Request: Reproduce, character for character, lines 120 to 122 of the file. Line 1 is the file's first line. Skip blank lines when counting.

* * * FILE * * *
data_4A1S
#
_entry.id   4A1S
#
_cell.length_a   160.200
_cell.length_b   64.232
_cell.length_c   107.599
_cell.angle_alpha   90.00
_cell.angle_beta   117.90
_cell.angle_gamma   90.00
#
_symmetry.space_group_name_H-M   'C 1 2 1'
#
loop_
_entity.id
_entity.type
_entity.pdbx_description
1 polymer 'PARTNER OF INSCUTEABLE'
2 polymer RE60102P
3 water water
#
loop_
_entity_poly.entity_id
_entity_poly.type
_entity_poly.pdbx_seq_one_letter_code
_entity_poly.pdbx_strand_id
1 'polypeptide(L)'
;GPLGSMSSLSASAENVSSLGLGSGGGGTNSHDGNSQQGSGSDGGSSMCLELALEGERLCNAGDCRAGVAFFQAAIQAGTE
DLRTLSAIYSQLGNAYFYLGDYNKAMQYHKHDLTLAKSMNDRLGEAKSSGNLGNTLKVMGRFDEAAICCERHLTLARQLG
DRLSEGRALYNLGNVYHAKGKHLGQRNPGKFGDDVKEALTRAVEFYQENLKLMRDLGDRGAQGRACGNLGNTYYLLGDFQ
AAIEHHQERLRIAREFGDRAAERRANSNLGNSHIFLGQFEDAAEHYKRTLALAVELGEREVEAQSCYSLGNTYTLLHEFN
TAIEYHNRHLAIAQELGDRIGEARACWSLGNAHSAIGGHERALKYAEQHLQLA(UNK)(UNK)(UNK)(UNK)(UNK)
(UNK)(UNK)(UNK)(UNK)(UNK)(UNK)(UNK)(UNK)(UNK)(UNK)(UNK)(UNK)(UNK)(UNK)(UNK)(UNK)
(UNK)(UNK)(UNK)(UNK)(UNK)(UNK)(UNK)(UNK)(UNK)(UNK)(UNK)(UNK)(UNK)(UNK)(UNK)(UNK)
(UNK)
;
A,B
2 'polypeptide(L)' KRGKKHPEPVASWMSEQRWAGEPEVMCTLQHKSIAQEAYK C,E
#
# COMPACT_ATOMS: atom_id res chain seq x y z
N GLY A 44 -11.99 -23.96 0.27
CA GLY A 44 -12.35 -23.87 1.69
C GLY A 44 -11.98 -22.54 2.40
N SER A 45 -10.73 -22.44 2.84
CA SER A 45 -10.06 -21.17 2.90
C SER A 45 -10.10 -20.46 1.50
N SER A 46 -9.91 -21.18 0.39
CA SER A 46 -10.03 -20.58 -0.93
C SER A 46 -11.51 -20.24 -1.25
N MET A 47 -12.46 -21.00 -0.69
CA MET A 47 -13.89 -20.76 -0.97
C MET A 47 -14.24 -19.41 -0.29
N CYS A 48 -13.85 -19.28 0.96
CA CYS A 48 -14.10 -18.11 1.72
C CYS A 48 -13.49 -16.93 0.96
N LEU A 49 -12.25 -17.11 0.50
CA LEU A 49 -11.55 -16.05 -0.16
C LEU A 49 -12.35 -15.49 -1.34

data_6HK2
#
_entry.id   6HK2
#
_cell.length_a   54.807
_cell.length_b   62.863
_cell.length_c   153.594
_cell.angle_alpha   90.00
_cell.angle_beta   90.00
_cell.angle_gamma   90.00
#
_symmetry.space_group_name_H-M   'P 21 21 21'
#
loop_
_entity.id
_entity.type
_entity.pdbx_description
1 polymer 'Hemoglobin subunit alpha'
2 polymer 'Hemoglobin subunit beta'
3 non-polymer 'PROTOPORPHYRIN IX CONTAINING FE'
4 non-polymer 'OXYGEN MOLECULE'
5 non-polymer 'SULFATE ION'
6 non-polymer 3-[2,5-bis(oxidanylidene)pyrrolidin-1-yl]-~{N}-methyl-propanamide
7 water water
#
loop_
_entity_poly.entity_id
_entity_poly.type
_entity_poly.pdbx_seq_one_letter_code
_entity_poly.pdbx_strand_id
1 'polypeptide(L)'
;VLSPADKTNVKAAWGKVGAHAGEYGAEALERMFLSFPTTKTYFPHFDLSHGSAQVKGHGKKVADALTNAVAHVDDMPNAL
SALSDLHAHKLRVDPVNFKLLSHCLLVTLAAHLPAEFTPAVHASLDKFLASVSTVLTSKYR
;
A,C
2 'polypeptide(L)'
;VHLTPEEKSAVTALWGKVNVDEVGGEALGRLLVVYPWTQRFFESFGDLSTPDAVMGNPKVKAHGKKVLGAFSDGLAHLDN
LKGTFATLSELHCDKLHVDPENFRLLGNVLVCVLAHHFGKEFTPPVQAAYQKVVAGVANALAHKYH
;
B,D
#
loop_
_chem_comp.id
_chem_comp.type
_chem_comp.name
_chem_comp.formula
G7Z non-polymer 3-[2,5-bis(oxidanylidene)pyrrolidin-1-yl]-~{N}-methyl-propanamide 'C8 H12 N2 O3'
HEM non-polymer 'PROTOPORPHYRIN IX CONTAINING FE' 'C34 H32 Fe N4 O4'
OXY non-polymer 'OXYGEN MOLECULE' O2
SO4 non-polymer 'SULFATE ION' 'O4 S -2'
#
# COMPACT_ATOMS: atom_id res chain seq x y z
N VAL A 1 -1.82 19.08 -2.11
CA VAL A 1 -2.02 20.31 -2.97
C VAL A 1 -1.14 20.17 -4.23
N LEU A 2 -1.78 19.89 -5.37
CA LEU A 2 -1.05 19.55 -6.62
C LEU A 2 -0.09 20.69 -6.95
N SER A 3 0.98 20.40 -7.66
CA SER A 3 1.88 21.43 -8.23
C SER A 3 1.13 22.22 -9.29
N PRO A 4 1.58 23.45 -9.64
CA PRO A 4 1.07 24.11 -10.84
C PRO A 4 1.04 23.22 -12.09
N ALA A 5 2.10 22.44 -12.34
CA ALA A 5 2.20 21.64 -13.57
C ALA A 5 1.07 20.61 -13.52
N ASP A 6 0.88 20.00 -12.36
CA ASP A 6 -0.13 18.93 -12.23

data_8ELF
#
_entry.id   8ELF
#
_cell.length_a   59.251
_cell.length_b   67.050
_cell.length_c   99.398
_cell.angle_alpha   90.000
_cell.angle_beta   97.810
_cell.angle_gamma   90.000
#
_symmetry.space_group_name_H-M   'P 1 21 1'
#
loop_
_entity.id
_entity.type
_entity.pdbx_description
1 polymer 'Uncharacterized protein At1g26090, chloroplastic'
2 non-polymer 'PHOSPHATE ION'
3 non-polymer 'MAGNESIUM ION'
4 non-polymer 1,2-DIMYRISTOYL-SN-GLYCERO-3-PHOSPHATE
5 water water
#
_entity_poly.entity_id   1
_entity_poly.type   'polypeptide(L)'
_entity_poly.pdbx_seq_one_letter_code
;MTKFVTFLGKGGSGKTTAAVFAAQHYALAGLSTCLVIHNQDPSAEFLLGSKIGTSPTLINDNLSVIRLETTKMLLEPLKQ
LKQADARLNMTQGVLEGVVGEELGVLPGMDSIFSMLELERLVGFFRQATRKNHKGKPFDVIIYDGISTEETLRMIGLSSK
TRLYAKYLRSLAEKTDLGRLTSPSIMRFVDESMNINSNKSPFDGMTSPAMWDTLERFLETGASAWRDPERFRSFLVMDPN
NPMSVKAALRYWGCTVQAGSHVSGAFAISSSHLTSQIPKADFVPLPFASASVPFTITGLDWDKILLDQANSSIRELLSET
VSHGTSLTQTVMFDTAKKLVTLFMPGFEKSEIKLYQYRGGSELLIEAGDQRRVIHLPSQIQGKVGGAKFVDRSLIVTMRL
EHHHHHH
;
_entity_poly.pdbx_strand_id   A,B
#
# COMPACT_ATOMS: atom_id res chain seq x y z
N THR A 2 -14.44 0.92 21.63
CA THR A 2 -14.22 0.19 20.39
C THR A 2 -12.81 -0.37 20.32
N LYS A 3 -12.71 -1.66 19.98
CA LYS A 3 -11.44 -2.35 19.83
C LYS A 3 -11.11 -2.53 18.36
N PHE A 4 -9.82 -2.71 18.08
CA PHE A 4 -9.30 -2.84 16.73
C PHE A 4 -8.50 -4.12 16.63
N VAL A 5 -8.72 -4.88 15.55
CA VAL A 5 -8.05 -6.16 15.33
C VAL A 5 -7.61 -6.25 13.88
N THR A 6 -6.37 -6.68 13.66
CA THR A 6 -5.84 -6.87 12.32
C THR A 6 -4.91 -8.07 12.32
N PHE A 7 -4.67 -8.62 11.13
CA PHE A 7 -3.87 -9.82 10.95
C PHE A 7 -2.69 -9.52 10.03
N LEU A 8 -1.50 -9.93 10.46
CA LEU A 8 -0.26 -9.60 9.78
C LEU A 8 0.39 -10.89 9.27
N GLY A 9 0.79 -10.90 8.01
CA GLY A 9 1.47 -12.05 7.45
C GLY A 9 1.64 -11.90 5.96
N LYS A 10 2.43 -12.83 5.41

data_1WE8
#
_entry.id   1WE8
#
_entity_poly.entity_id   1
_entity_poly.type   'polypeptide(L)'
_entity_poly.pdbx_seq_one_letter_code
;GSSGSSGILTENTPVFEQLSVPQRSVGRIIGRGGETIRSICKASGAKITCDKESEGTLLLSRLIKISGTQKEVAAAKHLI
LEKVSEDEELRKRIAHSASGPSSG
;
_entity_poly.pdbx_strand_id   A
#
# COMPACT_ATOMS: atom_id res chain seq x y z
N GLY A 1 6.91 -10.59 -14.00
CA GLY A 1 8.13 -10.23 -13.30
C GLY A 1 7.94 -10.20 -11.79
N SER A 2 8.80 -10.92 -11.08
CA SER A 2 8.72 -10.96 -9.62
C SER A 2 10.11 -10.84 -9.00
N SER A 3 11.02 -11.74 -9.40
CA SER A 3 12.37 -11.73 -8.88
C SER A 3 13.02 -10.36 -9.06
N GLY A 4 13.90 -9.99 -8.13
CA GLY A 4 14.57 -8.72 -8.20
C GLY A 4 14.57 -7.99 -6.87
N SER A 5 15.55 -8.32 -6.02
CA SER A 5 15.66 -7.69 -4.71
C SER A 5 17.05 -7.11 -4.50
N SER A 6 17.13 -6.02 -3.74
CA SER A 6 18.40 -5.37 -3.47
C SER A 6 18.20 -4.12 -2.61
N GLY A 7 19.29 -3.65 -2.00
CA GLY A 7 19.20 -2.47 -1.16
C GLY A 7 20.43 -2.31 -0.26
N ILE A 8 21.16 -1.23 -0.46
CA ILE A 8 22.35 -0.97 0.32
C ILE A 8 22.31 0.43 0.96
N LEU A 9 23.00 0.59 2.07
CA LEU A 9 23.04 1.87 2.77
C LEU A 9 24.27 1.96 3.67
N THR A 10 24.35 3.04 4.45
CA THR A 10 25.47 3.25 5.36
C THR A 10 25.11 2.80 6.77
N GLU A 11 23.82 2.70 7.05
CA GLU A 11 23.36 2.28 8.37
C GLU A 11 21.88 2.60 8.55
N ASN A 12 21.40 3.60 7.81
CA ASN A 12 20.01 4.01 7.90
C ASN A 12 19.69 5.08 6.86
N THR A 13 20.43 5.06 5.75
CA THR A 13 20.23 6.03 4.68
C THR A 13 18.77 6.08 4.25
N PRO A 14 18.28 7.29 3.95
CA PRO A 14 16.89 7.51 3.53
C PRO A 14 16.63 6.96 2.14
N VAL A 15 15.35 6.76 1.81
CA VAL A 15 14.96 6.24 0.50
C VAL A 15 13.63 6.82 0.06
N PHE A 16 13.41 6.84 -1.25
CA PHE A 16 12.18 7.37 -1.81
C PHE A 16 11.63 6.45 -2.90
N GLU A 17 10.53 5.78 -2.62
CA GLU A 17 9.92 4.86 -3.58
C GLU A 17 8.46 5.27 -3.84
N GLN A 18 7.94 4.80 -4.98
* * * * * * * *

N PRO A 4 1.58 23.45 -9.64
CA PRO A 4 1.07 24.11 -10.84
C PRO A 4 1.04 23.22 -12.09